1. President Donald Trump on Thursday said Chinese President Xi Jinping wrote him a “beautiful letter” and that they would probably speak soon. Trump’s comments came shortly before a delegation is due to arrive in Washington for the next round of trade talks. Tariffs on $200 billion of Chinese goods will rise to 25% from the current 10% Friday in the absence of a deal. Trump said “we’ll see” about striking a deal “but our alternative is an excellent one.”

  2. I’ll take the other side of the $1 bet. (Although I usually only bet a quarter when trying to guess political events.) Friday trading should be entertaining either way.

  3. Got to love the blind grey market illiquids for fun. I got 100 more of IPWLO at $85 this time after buying 100 at $88 a couple weeks ago. And a few minutes later, someone paid $88.50 for 100. I guess this means my current bid at $84 isnt going to happen.

      1. P, seems very odd doesnt it. I have played these a few times but only when it was a lay-up. Like the B issue in upper 25s and going exD with no call. Or the E issue when it went under par not to awfully long ago. Other than that I treat it with call respect and dont play with it at current prices. Very strange that a high rated insurer which makes money off spreads would be so indifferent to these issues isnt it.

        1. Grid, AGO-E is my only remaining past-call holding whose price exceeds par + accrued. Bought at 24.56 and though no guarantees, using Assured’s $200M, 7% Senior Note/call date 2004 and the AGO-B $100M, 6.875%/call date 2006 as the canaries in the coal mine and the combined $300M outstanding as a buffer against any surprises. No reference I noticed in the last 10-K of any possible redemptions, though to P’s point, we can be sure the deal-makers are pounding on the doors to start the refi process on that at least that $300M. It appears to include “E” would require a $530M new issue. Possible though taking a calculated risk it won’t.

      2. P, I sold off my CKNQP at a tasty little profit today. Getting $105.75 was just too good to pass up. There have been several that I have had to let go of recently.

        1. Grid, I bought some AGO-B back in December for $24.90 and it just keeps going up and up. Normally I would have been out by now except they have left it uncalled for 13 years. Weirdest thing. Probably sell and keep just the E bought recently at $24.50.

          1. P, Like you point out, especially given the long past-call coupon it’s remarkable AGO-B has not been redeemed/replaced as high-IG Assured could easily lower the coupon at least a full point with a new issue. Was reviewing the YTCs on a stack of issues yesterday (Tim made it easy) – it’s not pretty.

            1. I dont blame you guys for holding. Its a guessing game on redemptions. I played a similar strategy today buying AEH at 25.70. They just redeemed their old 6.5% sister. But this one lives on with divi kicking out end of month. It also has came down in sympathy with AED being announced for redemption.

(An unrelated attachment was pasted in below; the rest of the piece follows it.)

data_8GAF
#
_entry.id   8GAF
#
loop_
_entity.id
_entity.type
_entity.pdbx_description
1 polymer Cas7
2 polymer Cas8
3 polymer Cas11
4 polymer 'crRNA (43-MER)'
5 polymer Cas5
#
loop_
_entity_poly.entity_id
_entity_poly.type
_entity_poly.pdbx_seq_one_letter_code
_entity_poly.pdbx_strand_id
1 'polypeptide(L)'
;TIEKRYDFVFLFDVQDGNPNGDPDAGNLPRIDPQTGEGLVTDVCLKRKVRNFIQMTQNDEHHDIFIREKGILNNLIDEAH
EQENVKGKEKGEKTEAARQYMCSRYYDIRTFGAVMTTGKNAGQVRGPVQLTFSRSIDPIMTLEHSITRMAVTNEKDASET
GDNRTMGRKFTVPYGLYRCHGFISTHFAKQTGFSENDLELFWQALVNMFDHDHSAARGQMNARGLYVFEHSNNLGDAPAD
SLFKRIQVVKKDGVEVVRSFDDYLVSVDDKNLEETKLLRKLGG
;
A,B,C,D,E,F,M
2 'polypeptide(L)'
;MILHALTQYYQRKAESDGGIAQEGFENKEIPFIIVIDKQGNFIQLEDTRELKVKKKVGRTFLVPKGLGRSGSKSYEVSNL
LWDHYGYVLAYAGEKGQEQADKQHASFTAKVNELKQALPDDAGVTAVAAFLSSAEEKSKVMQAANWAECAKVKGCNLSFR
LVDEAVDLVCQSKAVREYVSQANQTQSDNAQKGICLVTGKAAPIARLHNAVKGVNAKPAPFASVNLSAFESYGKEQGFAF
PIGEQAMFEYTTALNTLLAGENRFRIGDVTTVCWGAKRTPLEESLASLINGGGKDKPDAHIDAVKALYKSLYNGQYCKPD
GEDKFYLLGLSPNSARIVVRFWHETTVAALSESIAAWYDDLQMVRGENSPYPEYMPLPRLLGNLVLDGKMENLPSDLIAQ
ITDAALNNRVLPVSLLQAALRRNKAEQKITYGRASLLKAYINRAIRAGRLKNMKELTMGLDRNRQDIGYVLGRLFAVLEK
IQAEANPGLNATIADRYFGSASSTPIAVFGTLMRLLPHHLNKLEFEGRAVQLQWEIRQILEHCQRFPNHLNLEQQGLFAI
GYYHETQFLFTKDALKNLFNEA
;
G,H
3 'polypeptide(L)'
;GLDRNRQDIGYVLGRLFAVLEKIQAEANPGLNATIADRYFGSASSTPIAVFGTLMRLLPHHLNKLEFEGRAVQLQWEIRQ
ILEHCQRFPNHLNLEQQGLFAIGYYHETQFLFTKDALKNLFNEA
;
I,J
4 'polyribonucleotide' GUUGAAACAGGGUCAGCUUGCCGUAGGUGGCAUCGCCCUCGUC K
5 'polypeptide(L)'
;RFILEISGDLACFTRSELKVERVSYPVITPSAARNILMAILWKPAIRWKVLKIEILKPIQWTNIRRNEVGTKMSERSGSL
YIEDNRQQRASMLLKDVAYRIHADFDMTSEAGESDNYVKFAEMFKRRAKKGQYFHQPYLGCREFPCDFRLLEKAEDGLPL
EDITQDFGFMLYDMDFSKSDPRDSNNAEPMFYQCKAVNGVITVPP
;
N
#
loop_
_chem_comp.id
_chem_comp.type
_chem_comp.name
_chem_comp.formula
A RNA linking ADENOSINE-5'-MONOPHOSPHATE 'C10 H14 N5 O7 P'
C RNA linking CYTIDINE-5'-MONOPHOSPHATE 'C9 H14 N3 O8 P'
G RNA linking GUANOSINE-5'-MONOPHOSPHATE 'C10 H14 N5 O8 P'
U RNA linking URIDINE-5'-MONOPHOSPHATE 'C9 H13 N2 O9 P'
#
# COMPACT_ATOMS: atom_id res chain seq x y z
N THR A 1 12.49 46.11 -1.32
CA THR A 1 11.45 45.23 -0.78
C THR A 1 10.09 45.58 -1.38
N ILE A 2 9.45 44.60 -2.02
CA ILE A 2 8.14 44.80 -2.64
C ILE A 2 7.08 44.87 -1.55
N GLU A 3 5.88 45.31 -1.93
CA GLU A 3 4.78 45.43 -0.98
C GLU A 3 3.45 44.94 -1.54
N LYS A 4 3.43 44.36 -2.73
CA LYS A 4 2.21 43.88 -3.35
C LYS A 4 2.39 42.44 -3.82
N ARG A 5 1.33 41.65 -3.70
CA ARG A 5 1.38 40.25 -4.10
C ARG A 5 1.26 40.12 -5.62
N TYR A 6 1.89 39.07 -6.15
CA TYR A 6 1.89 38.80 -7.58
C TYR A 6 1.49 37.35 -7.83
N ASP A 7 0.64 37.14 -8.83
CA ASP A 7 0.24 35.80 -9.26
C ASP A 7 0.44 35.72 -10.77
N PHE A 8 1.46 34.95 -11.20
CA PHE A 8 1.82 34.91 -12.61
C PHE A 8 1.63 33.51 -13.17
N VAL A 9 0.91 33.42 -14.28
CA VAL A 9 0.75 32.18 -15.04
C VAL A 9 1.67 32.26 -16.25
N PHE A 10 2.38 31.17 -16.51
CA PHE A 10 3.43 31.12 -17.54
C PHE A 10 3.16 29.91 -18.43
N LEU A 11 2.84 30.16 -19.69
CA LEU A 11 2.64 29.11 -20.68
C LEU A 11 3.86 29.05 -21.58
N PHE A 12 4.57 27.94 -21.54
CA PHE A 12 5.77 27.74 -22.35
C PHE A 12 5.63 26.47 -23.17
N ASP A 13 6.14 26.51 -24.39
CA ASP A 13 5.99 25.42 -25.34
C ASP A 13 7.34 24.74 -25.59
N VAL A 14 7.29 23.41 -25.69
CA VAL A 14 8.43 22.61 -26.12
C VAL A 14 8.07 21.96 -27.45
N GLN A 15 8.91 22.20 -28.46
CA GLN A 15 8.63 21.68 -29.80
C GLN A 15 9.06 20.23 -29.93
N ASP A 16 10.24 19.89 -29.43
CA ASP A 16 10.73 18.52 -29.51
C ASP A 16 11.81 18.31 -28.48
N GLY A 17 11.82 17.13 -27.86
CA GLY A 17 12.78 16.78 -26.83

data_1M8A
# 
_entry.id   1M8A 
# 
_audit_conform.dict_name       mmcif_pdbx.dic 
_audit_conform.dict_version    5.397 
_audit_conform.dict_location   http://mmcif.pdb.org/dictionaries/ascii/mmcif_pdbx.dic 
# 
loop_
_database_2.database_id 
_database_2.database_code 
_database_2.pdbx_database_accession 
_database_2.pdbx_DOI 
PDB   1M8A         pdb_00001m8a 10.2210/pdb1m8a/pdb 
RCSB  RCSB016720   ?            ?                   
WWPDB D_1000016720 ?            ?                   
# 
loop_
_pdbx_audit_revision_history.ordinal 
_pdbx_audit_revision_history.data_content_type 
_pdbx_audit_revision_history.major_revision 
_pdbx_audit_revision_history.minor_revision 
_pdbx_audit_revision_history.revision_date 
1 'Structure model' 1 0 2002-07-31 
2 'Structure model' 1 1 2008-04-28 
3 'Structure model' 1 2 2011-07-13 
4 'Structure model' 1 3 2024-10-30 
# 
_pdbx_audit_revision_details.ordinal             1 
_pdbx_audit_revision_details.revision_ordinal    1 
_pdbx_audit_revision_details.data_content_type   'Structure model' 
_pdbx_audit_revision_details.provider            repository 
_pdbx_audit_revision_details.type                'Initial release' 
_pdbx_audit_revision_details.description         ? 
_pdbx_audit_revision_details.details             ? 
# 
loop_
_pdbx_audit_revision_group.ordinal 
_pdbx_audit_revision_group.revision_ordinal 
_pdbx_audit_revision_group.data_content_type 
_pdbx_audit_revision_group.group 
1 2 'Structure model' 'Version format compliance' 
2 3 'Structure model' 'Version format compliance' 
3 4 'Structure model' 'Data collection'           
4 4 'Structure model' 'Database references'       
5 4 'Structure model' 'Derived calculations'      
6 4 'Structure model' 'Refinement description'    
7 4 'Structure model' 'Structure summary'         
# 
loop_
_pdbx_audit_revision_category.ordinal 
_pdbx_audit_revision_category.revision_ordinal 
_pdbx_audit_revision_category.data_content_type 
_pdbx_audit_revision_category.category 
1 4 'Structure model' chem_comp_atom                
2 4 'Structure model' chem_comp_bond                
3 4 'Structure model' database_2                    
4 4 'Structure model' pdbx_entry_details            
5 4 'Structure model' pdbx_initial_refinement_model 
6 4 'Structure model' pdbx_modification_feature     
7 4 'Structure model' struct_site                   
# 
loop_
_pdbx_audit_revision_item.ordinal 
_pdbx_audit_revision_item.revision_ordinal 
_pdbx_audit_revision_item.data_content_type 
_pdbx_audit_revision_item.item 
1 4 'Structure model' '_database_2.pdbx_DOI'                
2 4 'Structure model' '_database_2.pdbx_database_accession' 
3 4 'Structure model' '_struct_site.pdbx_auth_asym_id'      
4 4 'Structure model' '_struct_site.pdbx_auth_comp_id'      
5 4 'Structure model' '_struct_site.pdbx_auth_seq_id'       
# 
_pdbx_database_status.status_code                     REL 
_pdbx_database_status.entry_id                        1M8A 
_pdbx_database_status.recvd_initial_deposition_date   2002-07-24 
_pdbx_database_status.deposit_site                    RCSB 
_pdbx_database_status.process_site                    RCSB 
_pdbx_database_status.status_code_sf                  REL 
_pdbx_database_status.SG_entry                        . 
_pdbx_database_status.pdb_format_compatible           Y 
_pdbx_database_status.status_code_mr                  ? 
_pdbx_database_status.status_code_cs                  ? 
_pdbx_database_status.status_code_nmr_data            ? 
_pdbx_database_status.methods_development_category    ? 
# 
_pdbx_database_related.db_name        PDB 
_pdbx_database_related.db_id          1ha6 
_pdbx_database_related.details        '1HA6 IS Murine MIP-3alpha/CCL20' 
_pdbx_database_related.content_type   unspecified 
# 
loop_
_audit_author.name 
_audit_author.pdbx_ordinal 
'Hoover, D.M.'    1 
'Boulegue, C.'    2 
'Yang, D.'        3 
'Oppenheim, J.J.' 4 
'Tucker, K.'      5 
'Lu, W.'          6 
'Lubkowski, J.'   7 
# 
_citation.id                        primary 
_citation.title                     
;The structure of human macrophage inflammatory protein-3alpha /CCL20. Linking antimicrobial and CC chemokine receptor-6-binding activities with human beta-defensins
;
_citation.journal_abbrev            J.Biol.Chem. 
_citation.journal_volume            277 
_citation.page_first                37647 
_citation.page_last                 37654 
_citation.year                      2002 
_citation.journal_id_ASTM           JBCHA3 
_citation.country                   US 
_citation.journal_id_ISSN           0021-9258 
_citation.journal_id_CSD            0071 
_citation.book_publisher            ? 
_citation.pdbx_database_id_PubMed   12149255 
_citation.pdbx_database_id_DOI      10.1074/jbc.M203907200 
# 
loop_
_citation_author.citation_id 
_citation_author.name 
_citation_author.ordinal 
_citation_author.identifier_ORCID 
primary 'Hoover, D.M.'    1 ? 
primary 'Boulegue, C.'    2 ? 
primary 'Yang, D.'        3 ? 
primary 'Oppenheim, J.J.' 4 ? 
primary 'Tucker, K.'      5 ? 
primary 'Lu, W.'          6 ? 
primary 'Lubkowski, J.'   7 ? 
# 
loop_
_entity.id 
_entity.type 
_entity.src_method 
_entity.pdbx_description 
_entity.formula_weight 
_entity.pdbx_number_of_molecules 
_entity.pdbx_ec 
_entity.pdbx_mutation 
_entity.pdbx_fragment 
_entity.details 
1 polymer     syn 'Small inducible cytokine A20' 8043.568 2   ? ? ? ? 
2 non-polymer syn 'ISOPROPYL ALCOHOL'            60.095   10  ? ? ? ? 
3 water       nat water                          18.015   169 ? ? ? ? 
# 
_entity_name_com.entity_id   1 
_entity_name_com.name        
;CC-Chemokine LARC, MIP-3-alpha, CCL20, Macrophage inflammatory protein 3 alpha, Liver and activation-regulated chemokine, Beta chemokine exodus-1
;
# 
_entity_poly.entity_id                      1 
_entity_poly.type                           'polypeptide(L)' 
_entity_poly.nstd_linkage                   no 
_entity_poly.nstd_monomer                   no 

MFZ, Im glad you didnt buy HL-B. The risk reward factor really isnt there for its yield and financial situation.

        2. Grid, I remember you mentioned HL-B sometime back around $52. Now it is back at $52 (almost 3-year low). The common is down 12% on earnings. The street rates it as more solvent than 40% of all companies they cover and CFRA risk rating is moderate. Opportunity to start a small position?

          1. MFZ, I already flipped out of it for a quick $3 profit. This is usually the price I buy to flip…But Im staying out now. I like to trade it when it (the preferred) is doing its own thing unrelated to the common stock. Im a bit hesitant to play it when common is tanking and their earnings were poor. I dont really consider this a holding issue. In fact it is poor value compared to the B3 2021 Bond which is a bit under par….This really is a bad play being its no better than CCC if it was rated. Look at the Hecla bond below, as I hope it scares you off as I dont like people losing money.
            http://finra-markets.morningstar.com/BondCenter/BondDetail.jsp?ticker=C605565&symbol=HL4080028

            1. Grid I generally stay away from miners and shippers but maybe I’d be a mad money buyer if Brookfield owned it and paid me 11.5%, lol

            2. Thanks Grid. I totally agree with you, it does not look good. Better to sleep well at night rather than buy a speculative issue.

  4. What seems to be holding well for me is the municipal bond ETF’s and funds I established in April. It is following the expectations of going up when interest rates are falling at least for this week

    1. Municipals are doing well obviously because of declining long rates but less obvious because of the new tax law especially in high tax states. I think people are starting to realize the consequences of the new tax law after they filed this year.